Tuesday, 11 August 2015 17:43
LONDON: European stocks fell Tuesday after a surprise devaluation of the yuan affected key exporters to China such as auto and luxury goods groups, offsetting news of a technical agreement to Greece’s bailout deal.
A survey indicating that investor sentiment in Germany fell sharply in August also weighed.
London’s benchmark FTSE 100 index dropped 0.67 percent to stand at 6,691.33 points in late morning deals.
Frankfurt’s DAX 30 slid 1.23 percent to 11,462.88 points and the CAC 40 in Paris lost 1.11 percent to 5,137.71 compared with Monday’s close.
Athens’ main index grew 1.79 percent to 702.62 points.
In foreign exchange, the euro rose to $ 1.1031 from $ 1.1019 late in New York on Monday.
“European equities on the back foot… in reaction to China’s currency devaluation and despite proximity to a Greek bailout deal,” said Mike van Dulken, head of research at Accendo Markets.
“While markets normally welcome any form of China stimulus with open arms, today’s move in the wake of truly awful weekend trade data is being interpreted as admission of growth slowing by even more than those rather questionable official statistics are to have us believe.”
China on Tuesday announced a sharply lower daily reference rate for the yuan against the US dollar, saying it was part of moves to make its exchange rate regime more market-oriented.
The 1.86 percent cut was the largest since the yuan was unpegged from the greenback in 2005.
Weak trade and inflation data released last weekend reinforced concerns that growth is slowing in the world’s second largest economy.
The devaluation weighed on several sectors, notably the auto and luxury goods markets that rely heavily on Chinese demand.
In Paris, shares in LVMH Moet Vuitton shed 3.87 percent to 167.45 euros, Peugeot slid 3.59 percent to 17.70 euros and Renault gave up 3.15 percent to 85.40 euros.
In Frankfurt, Daimler shed 3.83 percent to 81.04 euros and BMW retreated by 3.78 percent to 89.87 euros.
Burberry meanwhile slumped 2.74 percent to 1,563 pence in London, where miners continued to fall under the pressure of weaker Chinese growth, with Glencore down 2.14 percent at 201.80 pence and BHP Billiton losing 1.74 percent to 1,188 pence.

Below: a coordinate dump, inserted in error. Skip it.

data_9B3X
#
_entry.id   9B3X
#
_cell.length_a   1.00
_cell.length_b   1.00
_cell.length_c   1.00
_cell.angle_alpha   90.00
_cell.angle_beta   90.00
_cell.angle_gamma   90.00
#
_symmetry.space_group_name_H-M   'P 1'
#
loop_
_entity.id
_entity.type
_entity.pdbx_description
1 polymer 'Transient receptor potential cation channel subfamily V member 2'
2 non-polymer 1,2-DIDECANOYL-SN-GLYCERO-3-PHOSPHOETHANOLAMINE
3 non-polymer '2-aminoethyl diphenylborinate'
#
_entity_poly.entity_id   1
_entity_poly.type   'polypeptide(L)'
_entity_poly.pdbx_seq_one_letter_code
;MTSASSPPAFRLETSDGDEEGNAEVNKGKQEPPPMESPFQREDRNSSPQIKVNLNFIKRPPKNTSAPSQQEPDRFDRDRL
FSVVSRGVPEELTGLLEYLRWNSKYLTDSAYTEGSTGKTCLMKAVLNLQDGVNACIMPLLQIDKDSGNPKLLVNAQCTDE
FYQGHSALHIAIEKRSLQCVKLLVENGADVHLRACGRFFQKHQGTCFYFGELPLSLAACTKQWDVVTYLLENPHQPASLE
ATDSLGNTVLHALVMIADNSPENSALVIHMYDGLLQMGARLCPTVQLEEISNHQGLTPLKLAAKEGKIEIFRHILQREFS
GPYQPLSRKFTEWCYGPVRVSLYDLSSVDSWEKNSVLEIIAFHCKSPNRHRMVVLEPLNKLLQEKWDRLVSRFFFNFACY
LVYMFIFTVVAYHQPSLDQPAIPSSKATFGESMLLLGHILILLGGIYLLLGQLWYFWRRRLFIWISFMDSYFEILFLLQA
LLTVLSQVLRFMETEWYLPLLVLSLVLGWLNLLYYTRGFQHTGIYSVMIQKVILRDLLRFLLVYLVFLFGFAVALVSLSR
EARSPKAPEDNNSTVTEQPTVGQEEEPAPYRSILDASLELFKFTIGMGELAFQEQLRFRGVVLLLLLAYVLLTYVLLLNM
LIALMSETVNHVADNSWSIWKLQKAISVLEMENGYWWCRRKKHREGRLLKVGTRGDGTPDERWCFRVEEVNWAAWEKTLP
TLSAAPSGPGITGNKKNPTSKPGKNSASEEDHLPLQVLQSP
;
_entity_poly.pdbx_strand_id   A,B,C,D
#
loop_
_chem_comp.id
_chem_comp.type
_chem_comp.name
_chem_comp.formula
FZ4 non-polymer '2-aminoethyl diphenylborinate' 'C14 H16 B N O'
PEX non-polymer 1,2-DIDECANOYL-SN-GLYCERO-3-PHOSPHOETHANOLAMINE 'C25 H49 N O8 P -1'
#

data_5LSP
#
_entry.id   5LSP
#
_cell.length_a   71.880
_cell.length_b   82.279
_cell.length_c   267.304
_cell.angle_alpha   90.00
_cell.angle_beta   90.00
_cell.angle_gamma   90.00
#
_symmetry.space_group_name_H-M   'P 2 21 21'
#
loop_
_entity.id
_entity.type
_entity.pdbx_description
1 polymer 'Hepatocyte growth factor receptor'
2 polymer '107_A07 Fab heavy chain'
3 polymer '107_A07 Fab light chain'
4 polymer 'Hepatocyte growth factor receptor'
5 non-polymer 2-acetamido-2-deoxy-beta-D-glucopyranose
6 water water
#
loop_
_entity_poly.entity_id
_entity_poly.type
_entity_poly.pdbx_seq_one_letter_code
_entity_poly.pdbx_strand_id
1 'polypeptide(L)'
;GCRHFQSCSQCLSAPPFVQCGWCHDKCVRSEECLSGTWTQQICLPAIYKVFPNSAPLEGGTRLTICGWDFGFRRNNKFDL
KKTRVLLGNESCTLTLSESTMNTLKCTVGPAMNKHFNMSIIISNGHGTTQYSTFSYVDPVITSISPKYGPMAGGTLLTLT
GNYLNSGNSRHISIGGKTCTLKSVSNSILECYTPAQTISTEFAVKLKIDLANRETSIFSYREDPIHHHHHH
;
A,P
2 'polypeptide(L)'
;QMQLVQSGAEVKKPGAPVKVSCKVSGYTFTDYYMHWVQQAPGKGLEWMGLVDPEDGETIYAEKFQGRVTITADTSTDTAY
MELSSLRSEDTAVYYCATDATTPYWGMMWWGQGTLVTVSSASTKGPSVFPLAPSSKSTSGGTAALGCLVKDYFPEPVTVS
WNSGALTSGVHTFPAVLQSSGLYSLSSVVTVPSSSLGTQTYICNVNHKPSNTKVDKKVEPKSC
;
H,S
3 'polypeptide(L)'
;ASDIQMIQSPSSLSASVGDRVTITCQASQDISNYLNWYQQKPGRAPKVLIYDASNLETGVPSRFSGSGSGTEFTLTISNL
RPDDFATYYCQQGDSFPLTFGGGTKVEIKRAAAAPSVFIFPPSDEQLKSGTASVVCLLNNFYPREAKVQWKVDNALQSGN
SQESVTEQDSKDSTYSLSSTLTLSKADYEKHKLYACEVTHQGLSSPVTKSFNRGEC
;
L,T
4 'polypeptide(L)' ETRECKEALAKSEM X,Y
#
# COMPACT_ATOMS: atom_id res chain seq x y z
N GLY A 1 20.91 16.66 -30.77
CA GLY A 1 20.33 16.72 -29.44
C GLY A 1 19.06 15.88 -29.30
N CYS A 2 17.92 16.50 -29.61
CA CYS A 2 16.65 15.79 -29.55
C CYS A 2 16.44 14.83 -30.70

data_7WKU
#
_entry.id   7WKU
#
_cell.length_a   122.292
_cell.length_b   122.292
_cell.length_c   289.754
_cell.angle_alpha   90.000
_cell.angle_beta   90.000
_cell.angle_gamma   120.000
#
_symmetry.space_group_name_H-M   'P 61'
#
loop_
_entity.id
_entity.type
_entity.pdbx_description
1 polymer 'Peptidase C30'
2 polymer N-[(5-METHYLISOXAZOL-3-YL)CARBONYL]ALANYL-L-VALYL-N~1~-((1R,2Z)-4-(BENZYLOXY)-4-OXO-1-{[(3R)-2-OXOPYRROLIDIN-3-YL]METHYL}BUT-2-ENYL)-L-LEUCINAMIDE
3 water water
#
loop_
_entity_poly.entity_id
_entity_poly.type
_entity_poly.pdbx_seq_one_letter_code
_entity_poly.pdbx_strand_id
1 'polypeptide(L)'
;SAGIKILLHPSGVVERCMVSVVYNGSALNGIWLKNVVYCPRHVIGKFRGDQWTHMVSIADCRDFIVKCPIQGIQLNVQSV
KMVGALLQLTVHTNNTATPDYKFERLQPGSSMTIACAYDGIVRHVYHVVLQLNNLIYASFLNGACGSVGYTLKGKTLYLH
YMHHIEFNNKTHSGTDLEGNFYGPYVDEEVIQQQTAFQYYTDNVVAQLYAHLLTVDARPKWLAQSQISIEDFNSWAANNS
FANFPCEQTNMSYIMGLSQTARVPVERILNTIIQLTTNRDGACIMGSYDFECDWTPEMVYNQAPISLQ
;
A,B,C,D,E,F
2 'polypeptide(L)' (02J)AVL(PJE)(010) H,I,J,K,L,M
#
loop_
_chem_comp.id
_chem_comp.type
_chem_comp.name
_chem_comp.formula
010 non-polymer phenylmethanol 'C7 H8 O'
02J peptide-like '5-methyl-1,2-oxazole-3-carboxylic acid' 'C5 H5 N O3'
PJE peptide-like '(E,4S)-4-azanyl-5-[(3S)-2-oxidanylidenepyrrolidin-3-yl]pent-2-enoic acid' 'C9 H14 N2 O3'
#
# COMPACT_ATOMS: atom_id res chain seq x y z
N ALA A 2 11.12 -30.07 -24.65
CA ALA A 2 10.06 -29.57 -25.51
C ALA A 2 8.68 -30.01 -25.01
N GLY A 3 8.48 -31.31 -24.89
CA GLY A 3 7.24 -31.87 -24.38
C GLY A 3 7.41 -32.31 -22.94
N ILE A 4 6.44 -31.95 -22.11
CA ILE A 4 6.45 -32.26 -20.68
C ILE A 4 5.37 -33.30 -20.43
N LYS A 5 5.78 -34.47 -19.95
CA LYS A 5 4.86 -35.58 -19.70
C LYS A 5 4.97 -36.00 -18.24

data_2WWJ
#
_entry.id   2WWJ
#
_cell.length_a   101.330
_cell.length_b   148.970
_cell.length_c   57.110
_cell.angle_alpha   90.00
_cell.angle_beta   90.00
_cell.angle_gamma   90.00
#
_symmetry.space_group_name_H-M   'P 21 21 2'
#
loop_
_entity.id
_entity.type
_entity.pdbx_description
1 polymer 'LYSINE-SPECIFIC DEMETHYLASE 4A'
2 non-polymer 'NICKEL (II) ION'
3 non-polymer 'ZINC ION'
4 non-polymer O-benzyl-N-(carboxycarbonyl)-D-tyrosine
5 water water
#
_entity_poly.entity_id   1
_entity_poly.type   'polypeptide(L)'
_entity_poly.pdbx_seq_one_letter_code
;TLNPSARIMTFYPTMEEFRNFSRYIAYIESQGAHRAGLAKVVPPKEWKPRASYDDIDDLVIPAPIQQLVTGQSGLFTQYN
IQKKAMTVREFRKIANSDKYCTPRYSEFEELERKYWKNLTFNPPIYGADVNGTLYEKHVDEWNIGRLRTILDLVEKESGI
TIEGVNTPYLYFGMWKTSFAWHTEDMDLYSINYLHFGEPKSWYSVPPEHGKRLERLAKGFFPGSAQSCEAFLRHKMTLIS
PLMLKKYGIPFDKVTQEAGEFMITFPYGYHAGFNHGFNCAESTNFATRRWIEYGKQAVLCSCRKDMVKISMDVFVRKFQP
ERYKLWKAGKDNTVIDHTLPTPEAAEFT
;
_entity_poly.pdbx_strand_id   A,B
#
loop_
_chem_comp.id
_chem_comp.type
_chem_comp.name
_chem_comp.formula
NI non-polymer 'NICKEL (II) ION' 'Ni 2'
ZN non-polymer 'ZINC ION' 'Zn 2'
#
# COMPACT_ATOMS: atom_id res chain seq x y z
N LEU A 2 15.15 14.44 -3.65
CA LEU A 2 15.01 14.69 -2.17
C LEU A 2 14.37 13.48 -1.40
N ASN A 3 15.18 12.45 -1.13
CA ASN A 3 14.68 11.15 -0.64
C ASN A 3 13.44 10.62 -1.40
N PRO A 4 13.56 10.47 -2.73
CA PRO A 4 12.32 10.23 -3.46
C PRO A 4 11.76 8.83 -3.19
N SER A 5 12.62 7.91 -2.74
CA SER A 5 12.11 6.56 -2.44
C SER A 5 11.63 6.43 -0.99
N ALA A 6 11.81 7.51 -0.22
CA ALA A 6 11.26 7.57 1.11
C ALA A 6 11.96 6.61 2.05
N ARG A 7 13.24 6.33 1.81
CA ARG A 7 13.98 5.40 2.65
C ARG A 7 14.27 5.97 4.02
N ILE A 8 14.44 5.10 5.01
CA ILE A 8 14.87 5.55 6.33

The news by China overshadowed developments within the eurozone — notably that Greece has reached a technical deal on a multi-billion bailout with its international creditors after marathon talks.
“An agreement was reached,” a government source told AFP, with Finance Minister Euclid Tsakalotos briefly telling reporters that “one or two details” remained to be worked out during the day.
European officials later noted, however, that the accord was a “technical level agreement… What we don’t have is a political agreement.”
The talks between ministers and the ECB, the International Monetary Fund and the European Stability Mechanism aim to finalise the list of new reforms required of the Greek government in exchange for a lifeline of what officials in Athens Tuesday said was “around 85 billion” euros ($ 93.8 billion).
The deadline for Greece to reach an agreement on its third bailout is August 20, when it must repay 3.4 billion euros to the European Central Bank.
German investor sentiment meanwhile dropped this month owing to nagging geopolitical uncertainty clouding the outlook for Europe’s top economy, a leading survey found on Tuesday.
The widely watched investor confidence index calculated by the ZEW economic institute sank 4.7 points to 25.0 points this month, ZEW said in a statement.